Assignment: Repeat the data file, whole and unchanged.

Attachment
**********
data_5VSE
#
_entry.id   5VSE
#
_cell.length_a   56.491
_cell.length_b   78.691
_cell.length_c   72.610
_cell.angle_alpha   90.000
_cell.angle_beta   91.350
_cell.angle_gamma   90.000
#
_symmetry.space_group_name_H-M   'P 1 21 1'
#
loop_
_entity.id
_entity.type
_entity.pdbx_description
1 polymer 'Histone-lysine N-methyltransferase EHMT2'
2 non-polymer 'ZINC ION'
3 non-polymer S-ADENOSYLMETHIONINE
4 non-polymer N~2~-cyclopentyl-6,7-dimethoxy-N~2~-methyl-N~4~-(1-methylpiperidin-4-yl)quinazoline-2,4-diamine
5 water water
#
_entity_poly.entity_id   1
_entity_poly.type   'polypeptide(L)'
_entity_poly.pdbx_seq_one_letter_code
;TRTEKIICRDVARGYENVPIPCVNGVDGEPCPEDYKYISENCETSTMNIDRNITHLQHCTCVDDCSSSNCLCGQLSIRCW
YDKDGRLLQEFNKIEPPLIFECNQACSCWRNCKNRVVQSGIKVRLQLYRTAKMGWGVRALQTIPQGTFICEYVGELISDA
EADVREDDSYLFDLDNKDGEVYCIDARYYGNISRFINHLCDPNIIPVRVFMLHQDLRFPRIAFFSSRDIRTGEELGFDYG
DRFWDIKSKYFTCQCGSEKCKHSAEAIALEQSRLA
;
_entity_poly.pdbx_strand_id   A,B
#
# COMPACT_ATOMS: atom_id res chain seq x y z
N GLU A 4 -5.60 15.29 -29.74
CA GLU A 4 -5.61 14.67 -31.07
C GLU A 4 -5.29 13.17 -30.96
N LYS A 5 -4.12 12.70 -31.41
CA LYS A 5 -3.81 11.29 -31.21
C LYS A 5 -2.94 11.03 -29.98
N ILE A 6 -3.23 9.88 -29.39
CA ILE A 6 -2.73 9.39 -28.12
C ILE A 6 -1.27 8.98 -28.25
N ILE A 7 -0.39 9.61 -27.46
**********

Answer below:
data_5VSE
#
_entry.id   5VSE
#
_cell.length_a   56.491
_cell.length_b   78.691
_cell.length_c   72.610
_cell.angle_alpha   90.000
_cell.angle_beta   91.350
_cell.angle_gamma   90.000
#
_symmetry.space_group_name_H-M   'P 1 21 1'
#
loop_
_entity.id
_entity.type
_entity.pdbx_description
1 polymer 'Histone-lysine N-methyltransferase EHMT2'
2 non-polymer 'ZINC ION'
3 non-polymer S-ADENOSYLMETHIONINE
4 non-polymer N~2~-cyclopentyl-6,7-dimethoxy-N~2~-methyl-N~4~-(1-methylpiperidin-4-yl)quinazoline-2,4-diamine
5 water water
#
_entity_poly.entity_id   1
_entity_poly.type   'polypeptide(L)'
_entity_poly.pdbx_seq_one_letter_code
;TRTEKIICRDVARGYENVPIPCVNGVDGEPCPEDYKYISENCETSTMNIDRNITHLQHCTCVDDCSSSNCLCGQLSIRCW
YDKDGRLLQEFNKIEPPLIFECNQACSCWRNCKNRVVQSGIKVRLQLYRTAKMGWGVRALQTIPQGTFICEYVGELISDA
EADVREDDSYLFDLDNKDGEVYCIDARYYGNISRFINHLCDPNIIPVRVFMLHQDLRFPRIAFFSSRDIRTGEELGFDYG
DRFWDIKSKYFTCQCGSEKCKHSAEAIALEQSRLA
;
_entity_poly.pdbx_strand_id   A,B
#
# COMPACT_ATOMS: atom_id res chain seq x y z
N GLU A 4 -5.60 15.29 -29.74
CA GLU A 4 -5.61 14.67 -31.07
C GLU A 4 -5.29 13.17 -30.96
N LYS A 5 -4.12 12.70 -31.41
CA LYS A 5 -3.81 11.29 -31.21
C LYS A 5 -2.94 11.03 -29.98
N ILE A 6 -3.23 9.88 -29.39
CA ILE A 6 -2.73 9.39 -28.12
C ILE A 6 -1.27 8.98 -28.25
N ILE A 7 -0.39 9.61 -27.46